Method of preparation

The raw material was dried at 25°C, sieved, mixed and put into bottles each containing 200 grams. The recovery was 90% with a particle size of less than 75 µm (200 mesh). Each bottle was purged with nitrogen and sealed in a laminated polyethylene - foil pouch to prevent oxidation.   

Homogeneity

The homogeneity of the stock was investigated using fifteen bottles chosen according to a stratified random sampling scheme. Three subsamples were analyzed from each bottle. Copper in samples of 1 gram was analyzed using electrodeposition with correction for co-plated impurities and residual copper in solution. Gold in samples of 5 grams was concentrated using lead fire assay and determined using gravimetric analysis.

Three subsamples for each bottle in a second set of 15 randomly chosen bottles were analyzed. Samples of 0.05 grams were digested using hydrochloric, nitric, hydrofluoric and boric acids. Aluminum, cobalt, manganese, lead and zinc were analyzed by inductively coupled plasma – atomic emission spectrometry.  Antimony was analyzed by inductively coupled plasma – mass spectrometry.

The evidence indicates that CCU-1e is sufficiently homogeneous for use as a certified reference material.  Use of a smaller subsample than specified above will invalidate the use of the certified values and associated parameters. 

Certified values

Thirty industrial, commercial and government laboratories participated in an interlaboratory measurement program using methods of their own choosing.

Methods for the analysis of copper included various acid digestions using a hot plate or microwave oven, and various separation techniques followed by classical measurement methods such as iodometric and various titration methods, ISO 10258:1994, electrogravimetric analysis, gravimetric methods, ISO 10469:2006; and also instrumental techniques such as flame atomic absorption spectrometry, inductively coupled plasma – optical emission spectrometry and inductively coupled plasma – mass spectrometry.  Fusion followed by X-ray fluorescence was also used.

Fire assay by lead collection followed by gravimetric finish was the most common method for the analysis of gold. Various other types of fire assay pre-concentration followed by atomic absorption spectrometry, gravimetric analysis, inductively coupled plasma – optical emission spectrometry and inductively coupled plasma – mass spectrometry were also used. 

The methods used for various other elements included multi-acid digestions using a hot plate or microwave oven, and various types of fusions, and followed by determination using flame atomic absorption spectroscopy, inductively coupled plasma – optical emission spectroscopy and inductively coupled plasma – mass spectrometry. In addition to these methods, cold vapour atomic absorption spectrometry was used for the determination of mercury. Various types of fusions, fused pellet and pressed powder pellet were followed by X-ray fluorescence. Instrumental neutron activation analysis was also used.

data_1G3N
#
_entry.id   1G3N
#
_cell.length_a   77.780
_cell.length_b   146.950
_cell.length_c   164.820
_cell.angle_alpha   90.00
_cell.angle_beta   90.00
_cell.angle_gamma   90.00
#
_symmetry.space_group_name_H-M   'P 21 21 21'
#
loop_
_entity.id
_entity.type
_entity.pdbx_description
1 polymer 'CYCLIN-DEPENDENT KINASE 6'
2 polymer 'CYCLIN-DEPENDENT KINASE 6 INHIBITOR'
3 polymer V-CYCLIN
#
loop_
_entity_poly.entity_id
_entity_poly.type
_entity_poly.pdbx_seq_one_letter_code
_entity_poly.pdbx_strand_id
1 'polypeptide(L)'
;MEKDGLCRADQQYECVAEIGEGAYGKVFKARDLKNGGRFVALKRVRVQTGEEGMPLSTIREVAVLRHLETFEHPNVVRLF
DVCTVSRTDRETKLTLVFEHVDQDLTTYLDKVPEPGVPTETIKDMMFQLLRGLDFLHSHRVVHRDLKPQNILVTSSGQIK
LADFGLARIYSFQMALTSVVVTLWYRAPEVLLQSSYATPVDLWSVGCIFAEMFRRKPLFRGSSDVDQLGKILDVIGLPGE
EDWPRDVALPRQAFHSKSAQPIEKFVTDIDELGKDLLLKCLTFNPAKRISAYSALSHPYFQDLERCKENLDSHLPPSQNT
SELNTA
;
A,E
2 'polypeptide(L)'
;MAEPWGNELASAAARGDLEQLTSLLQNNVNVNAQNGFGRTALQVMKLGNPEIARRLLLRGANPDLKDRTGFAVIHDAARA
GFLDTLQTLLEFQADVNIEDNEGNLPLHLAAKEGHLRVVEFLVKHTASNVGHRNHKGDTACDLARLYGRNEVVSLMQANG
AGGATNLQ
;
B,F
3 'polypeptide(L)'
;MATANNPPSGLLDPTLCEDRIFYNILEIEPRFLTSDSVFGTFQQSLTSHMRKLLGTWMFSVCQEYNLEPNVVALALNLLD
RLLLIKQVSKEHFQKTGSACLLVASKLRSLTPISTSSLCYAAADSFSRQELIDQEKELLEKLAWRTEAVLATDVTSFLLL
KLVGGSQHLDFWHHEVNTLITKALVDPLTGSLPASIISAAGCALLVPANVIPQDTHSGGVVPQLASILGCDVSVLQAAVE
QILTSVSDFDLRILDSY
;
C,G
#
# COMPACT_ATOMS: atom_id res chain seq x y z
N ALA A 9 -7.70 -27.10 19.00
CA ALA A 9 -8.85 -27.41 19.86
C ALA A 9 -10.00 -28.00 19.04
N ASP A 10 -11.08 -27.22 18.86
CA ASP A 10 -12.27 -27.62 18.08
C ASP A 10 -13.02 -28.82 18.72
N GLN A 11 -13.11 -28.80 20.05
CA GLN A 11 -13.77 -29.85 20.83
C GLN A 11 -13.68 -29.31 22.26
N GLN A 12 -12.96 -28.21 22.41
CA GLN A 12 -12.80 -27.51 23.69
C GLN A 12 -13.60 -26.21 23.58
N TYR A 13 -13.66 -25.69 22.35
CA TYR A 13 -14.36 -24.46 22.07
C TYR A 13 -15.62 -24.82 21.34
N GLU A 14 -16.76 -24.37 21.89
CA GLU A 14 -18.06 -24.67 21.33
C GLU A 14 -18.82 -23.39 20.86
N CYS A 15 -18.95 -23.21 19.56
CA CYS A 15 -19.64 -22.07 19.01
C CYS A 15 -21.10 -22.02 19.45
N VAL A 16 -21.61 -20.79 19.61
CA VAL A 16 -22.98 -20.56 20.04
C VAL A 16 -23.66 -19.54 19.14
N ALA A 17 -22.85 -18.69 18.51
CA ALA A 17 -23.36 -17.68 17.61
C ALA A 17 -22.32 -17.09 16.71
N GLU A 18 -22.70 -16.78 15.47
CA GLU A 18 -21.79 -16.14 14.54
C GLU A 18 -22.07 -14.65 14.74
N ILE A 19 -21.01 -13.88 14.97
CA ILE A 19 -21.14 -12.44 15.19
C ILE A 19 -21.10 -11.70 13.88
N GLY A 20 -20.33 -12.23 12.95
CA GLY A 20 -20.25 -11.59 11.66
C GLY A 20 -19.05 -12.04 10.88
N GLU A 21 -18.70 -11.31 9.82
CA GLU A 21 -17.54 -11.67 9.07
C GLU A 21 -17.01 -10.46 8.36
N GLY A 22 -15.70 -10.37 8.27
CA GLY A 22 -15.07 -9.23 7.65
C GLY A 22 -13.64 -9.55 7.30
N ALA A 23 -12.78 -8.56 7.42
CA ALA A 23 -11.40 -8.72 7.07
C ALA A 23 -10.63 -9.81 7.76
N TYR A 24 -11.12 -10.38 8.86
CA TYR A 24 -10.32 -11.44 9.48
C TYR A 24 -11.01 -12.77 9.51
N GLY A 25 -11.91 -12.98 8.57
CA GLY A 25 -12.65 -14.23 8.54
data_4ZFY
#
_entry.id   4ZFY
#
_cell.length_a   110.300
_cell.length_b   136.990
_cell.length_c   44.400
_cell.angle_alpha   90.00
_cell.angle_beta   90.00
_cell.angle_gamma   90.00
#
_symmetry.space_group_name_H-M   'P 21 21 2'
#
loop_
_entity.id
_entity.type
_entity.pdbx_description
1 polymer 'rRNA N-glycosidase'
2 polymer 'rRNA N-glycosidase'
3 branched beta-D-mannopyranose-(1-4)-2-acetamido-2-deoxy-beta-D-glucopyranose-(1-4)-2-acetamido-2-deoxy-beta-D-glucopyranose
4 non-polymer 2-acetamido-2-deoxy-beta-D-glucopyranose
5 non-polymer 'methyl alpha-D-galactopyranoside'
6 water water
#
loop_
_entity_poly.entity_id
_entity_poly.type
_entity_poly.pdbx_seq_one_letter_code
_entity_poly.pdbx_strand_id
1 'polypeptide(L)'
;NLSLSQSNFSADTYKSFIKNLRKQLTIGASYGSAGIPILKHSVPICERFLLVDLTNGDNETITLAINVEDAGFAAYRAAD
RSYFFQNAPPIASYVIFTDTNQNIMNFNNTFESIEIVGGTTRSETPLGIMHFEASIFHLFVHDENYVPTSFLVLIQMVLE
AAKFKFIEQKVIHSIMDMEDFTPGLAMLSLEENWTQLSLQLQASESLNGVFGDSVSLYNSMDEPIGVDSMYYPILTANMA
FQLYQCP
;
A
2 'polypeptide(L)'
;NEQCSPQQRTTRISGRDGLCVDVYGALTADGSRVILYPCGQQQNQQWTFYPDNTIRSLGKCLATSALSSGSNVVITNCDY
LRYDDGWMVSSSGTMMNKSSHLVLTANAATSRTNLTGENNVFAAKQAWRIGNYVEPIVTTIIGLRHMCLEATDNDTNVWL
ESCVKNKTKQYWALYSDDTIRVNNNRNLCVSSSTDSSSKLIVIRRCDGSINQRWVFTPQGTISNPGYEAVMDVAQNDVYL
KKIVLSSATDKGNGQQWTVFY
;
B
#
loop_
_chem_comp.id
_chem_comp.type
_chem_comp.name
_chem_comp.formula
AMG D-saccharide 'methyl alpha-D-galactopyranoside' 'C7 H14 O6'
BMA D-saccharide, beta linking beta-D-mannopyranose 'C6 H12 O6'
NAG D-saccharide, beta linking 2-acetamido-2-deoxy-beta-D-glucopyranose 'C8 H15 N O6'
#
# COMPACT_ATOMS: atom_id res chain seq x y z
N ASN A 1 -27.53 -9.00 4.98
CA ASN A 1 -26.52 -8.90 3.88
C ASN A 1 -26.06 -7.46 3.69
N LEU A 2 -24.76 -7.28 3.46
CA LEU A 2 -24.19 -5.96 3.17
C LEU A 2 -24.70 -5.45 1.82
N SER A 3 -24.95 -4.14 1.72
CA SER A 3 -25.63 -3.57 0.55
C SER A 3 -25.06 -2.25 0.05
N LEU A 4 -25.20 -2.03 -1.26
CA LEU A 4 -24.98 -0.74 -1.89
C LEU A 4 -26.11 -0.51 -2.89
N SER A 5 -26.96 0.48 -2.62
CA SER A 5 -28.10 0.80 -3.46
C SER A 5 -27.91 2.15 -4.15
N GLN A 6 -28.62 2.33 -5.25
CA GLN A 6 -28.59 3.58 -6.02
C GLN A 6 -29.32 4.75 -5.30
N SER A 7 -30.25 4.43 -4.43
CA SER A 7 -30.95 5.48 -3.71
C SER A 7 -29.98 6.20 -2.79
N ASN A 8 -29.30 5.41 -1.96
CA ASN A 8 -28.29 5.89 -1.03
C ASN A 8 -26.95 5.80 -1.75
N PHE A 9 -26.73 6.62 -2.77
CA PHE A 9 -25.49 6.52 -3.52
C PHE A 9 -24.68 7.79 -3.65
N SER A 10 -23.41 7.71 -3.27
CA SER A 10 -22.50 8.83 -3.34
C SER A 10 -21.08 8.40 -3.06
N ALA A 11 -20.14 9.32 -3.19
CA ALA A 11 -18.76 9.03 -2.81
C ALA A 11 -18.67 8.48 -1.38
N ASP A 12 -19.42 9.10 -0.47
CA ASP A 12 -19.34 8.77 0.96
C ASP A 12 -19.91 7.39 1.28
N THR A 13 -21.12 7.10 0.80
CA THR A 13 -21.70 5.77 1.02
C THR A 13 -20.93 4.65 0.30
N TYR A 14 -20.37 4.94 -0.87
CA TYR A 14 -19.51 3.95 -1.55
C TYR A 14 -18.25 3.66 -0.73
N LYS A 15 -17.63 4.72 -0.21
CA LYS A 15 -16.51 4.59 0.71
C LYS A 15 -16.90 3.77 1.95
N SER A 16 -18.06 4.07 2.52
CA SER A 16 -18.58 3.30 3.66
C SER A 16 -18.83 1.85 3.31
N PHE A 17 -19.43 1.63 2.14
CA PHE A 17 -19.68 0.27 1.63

Sulphur and silicon were determined by gravimetric analysis. Carbon and sulphur were determined by combustion infrared spectroscopy. Various fusions and ion specific electrode were used for the determination of fluorine.

A one-way analysis technique (ANOVAFootnote 1) was used to calculate the consensus values and other statistical parameters from the interlaboratory measurement program. Values are deemed to be certified if derived from 10 or more sets of data that meet CCRMP statistical criterion regarding the agreement of the results. Twenty-two means were certified (see Table 1). Three certified elements exclude digestion by two acids based on statistical tests.

Full details of all work, including the statistical analyses, the methods and the names of the participating laboratories are contained in the Certification Report. For more details on how to use reference material data to assess laboratory results, users are directed to ISO Guide 33:2015, section 8 - 9, and the publication, “Assessment of Laboratory Performance with CCRMP Certified Reference Materials”..

Uncertified values

Ten provisional values (Table 2) were derived from 8 or 9 sets of data that fulfill the CRRMP statistical criterion regarding agreement; or 10 or more sets of data, that do not fulfill the CCRMP statistical criteria required for certification; or 6 or 7 sets of data for which the statistical analysis of the data warranted provisional status. This latter group includes iron by atomic absorption spectroscopy and sodium. Informational values for 27 elements, shown in Table 3, were derived from the means of a minimum of 3 sets of data.

Traceability

The values quoted herein are based on the consensus values derived from the statistical analysis of the data from the interlaboratory measurement program, and the standards used by the individual laboratories. The report gives the available details. 

Certification history

CCU-1e is a new material.

Period of validity

The certified values are valid until June 30, 2033. The stability of the material will be monitored every two years for the duration of the inventory. Updates will be published on the CCRMP web site.

Legal notice

CanmetMINING has prepared this reference material and statistically evaluated the analytical data of the interlaboratory measurement program to the best of its ability. The purchaser, by receipt hereof, releases and indemnifies CanmetMINING from and against all liability and costs arising out of the use of this material and information.

Certifying officer

Maureen Leaver signature

___________________________
Maureen E. Leaver – CCRMP Coordinator

 

For further information

The Certification Report is available free of charge upon request to:

CCRMP

CCRMP, CanmetMINING
555 Booth Street
Ottawa, ON K1A 0G1
Canada  

Telephone: 613-995-4738
Facsimile:  613-943-0573
E-mail: Contact CCRMP